Pop Culture Princess

Pop Culture Princess
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Tuesday, October 21, 2014

A pair of fine ladies from my fall reading

I'm making some progress with my fall reading(have yet to crack open one of my James Ellroy picks, however) and much to my surprise, have seen something in common with two of the heroines on my list.

 Both of them are in very different places in time and history, yet they share an independent spirit and feel burdened by the roles that society insists that they assume. Granted, they each handle their particular set of circumstances in completely different ways but if these two got a chance to chat, they would have plenty to compare and contrast.

The heroine of I Shall Be Near to You(a debut novel by Erin Lindsay McCabe that I received from Blogging for Books) is Rosetta, a native of New York State during the Civil War. When her beloved Jeremiah announces his intention to join the Union army, in order to earn enough money to take the two of them out West to start their own farm, she demands that they get married right away. He's happy to do so and for a brief time, they enjoy some wedded bliss.

Eventually, Jeremiah leaves with his regiment and Rosetta finds it hard to stay behind. She's a rough and tumble kind of girl, used to working on the farm with her father rather than sitting inside and sewing with the ladies. Her mother-in-law expects her to fall in line but that ,and a violent encounter with a childhood bully, convinces Rosetta that her true place is with her husband.

She takes off on her own, cutting her hair short and enlisting as "Ross Stone", Jeremiah's cousin. Upon seeing her join his troop, Jeremiah is furious but reluctantly accepts the fact that she's not going anywhere without him, at least for now. As the approach of true battle draws near, Rosetta must do her best to not only protect her husband and herself but to honor the trust of the troop as well.

This novel is one of those books that you know right off of the first page is going to be a good read. Erin Lindsay McCabe has based this story on the numerous accounts of women who did disguise themselves as men during the Civil War to fight for their country and this fictional tale gets right into the heart of Rosetta, who is a fine example of what these courageous warrior maidens must have been like.

 Rosetta's struggles to fit in with the troop(some of whom know her secret, due to being boys from back home) as well as with civilian life that demands a girl remain in her place(by both men and women of the time) is well portrayed and realistic. I Shall Be Near to You was sent to me in hardcover but it is available in paperback and should certainly be on the top of many reading group lists out there. What is most touching about this story is Rosetta's deep down to the bone love for Jeremiah, a devotion that is sweetly epic to see:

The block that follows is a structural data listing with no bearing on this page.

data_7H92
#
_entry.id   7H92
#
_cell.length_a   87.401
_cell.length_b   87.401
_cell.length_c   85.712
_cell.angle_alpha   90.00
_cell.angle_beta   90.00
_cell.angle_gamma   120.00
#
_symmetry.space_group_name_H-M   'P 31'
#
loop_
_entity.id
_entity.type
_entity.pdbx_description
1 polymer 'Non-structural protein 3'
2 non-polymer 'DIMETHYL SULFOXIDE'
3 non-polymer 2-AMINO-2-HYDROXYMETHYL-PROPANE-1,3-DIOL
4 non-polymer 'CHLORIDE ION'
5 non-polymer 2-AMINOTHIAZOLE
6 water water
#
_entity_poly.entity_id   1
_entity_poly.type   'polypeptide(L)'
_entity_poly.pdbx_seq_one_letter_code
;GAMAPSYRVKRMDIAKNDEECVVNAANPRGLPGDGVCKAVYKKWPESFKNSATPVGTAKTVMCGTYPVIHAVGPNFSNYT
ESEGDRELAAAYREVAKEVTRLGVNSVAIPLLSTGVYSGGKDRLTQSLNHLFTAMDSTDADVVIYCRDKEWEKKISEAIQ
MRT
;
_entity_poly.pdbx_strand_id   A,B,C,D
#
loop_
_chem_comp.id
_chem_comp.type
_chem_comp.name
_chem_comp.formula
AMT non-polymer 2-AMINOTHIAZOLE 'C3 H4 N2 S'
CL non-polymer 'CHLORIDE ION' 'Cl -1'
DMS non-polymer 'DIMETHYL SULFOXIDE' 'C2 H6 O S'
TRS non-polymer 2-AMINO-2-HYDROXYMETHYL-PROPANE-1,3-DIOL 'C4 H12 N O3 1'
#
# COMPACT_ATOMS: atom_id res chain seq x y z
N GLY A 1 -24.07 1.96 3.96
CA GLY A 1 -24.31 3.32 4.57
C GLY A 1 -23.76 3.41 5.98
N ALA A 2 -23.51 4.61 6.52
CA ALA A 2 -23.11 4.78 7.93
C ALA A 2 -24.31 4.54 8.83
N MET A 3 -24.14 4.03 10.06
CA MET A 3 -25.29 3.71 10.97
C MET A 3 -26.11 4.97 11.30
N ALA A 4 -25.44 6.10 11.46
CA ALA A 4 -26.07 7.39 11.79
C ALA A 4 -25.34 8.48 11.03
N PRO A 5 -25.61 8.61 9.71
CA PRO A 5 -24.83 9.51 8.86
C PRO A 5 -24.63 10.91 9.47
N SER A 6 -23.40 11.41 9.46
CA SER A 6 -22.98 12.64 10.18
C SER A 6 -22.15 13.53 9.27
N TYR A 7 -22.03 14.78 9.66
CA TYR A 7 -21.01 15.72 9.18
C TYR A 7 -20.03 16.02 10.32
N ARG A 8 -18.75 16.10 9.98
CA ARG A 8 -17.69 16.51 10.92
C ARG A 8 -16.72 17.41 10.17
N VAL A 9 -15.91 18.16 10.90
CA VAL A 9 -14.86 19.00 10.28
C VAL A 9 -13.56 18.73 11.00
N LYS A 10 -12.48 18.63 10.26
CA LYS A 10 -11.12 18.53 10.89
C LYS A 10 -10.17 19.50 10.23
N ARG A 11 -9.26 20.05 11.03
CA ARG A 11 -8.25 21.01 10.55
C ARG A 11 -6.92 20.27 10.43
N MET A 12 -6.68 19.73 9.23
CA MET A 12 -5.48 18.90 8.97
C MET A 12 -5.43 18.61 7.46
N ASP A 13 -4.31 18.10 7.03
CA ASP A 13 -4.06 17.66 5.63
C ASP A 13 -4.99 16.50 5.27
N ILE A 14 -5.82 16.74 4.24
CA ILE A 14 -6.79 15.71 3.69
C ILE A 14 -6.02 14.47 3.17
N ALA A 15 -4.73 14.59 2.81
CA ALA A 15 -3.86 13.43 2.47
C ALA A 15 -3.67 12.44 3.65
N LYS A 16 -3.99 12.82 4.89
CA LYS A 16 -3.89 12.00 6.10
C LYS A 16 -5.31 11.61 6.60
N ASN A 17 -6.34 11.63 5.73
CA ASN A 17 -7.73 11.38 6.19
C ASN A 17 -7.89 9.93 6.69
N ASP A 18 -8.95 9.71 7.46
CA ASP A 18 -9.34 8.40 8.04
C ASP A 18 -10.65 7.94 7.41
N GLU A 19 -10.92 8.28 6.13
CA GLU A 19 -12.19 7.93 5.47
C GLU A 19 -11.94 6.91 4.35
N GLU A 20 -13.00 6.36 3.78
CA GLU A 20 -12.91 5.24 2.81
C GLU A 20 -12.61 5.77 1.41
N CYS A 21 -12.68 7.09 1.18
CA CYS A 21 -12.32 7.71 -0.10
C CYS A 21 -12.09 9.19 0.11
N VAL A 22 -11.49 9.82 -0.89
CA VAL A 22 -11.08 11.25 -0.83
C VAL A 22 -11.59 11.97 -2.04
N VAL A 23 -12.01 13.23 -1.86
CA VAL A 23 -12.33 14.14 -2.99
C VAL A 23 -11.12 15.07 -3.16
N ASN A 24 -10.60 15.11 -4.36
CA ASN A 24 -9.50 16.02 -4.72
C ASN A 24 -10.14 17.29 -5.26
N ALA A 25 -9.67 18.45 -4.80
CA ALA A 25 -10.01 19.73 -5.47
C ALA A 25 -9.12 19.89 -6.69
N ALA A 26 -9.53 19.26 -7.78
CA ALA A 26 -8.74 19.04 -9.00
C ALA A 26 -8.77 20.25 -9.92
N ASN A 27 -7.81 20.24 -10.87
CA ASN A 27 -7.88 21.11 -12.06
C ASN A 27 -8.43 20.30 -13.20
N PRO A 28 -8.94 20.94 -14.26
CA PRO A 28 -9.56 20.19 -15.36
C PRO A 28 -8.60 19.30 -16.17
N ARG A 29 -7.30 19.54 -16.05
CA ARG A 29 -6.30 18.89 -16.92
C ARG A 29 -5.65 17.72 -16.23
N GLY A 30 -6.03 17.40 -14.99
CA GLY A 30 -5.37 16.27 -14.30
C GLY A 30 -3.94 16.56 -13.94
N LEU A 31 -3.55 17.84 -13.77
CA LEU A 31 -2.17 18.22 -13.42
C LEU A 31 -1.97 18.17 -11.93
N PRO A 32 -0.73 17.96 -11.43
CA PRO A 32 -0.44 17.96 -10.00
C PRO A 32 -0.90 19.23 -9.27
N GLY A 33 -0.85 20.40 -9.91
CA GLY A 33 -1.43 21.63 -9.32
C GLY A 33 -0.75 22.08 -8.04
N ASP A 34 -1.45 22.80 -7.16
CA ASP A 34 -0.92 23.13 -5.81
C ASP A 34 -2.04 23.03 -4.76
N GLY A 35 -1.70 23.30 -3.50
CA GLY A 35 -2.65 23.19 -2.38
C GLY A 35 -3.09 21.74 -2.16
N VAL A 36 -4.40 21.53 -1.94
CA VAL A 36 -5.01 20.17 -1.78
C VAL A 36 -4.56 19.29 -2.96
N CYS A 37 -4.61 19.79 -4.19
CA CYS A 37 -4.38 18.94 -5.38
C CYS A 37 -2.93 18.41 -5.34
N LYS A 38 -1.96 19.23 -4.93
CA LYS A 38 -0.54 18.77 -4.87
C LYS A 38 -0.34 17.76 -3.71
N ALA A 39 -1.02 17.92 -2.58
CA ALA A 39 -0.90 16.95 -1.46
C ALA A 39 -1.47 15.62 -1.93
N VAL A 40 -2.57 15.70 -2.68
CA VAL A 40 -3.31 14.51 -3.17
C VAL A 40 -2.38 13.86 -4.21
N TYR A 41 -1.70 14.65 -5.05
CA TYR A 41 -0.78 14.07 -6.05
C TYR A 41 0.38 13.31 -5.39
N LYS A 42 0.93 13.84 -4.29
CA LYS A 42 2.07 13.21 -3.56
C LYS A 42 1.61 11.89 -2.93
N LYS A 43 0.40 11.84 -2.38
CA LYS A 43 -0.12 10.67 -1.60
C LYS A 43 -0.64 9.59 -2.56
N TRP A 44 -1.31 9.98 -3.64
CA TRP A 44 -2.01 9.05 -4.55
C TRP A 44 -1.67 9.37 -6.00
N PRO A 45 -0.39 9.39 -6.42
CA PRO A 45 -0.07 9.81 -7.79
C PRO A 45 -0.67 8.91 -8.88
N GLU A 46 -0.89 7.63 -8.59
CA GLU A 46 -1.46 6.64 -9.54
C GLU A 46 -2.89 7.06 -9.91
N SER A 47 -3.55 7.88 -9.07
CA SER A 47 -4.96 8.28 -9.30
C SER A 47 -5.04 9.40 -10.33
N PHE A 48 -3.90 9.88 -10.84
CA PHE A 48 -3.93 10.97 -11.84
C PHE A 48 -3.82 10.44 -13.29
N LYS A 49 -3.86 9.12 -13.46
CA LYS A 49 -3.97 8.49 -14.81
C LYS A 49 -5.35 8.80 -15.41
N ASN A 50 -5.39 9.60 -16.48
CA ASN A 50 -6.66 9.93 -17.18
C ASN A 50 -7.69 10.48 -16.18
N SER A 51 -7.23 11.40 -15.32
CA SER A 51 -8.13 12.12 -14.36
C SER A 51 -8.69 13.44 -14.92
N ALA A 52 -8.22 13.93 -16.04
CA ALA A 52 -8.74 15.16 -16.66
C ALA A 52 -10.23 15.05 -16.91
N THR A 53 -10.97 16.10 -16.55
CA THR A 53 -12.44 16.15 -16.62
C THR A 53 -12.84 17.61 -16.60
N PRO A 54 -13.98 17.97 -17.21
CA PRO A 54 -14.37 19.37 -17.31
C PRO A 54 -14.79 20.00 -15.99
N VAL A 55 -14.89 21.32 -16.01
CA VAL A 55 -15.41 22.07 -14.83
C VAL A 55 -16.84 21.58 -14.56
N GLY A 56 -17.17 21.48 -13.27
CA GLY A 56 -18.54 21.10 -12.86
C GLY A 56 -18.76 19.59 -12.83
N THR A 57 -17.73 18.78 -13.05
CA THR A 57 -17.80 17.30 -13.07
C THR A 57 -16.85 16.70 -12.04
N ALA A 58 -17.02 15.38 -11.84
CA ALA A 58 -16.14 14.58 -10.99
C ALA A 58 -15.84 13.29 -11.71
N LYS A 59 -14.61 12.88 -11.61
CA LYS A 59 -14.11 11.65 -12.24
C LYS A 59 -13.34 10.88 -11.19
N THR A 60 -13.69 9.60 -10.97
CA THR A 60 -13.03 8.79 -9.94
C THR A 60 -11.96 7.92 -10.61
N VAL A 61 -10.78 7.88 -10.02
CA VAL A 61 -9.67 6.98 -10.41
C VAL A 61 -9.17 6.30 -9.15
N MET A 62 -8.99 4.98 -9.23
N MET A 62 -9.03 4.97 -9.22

Joan Aiken's look at the "second heroine of Jane Austen's Emma", entitled Jane Fairfax gives much more of a backbone to the character than some might give her credit for. We met Jane as a child, when she tries to be a friend to the high and mighty young Miss Woodhouse but the latter's jealousy shuts that down just as Jane goes off to live with Colonel Campbell's family.

There, Jane is keenly aware that she is expected to become a governess when she grows up and is willing to accept that fate, even though as the time goes near, the Campbells are not quick to send her off just yet.

Jane does find the path that society has laid out for her and Rachel Campbell(who longs to be an artist) very trying and wishes that she had the rank and financial independence of Emma to do more with her life.

 Being practical about her situation does not prevent her from falling in love with Matthew Dixon, who Rachel also has her heart set upon. By standing aside in that romance, Jane finds to her surprise that long time friend Frank Churchill has declared his love and wants to marry her but must keep their engagement secret from his disagreeable aunt.

Austen fans are well aware of how this story goes and yet, Aiken brings a freshness to this character along with some depth into her relationship with Frank Churchill. Her rankling at the constraints of her situation in life fits well into the Austen mold and allows her intelligence to shine though. While Frank's actions during their secret keeping in Highbury do have extra meaning behind them, he is not completely let off the hook here either.

Emma herself is not the true villain of this piece(several characters, both old and new, can claim that distinction) but her self centered nature is properly displayed. Overall, this take on Emma is a worth while read that does justice to it's inspiration. It is nice to see Jane Fairfax get her fair share of the romantic spotlight without compromising her full value as a smart and capable woman. Frank should certainly endeavor to deserve her,indeed:

 Well, I have some ways to go with my fall reading(which may extend into winter) and I do plan to take part in a couple of blog tours this season, which should be fun. So much to read, so little time as they say and yet, I can't help but be all about the books:

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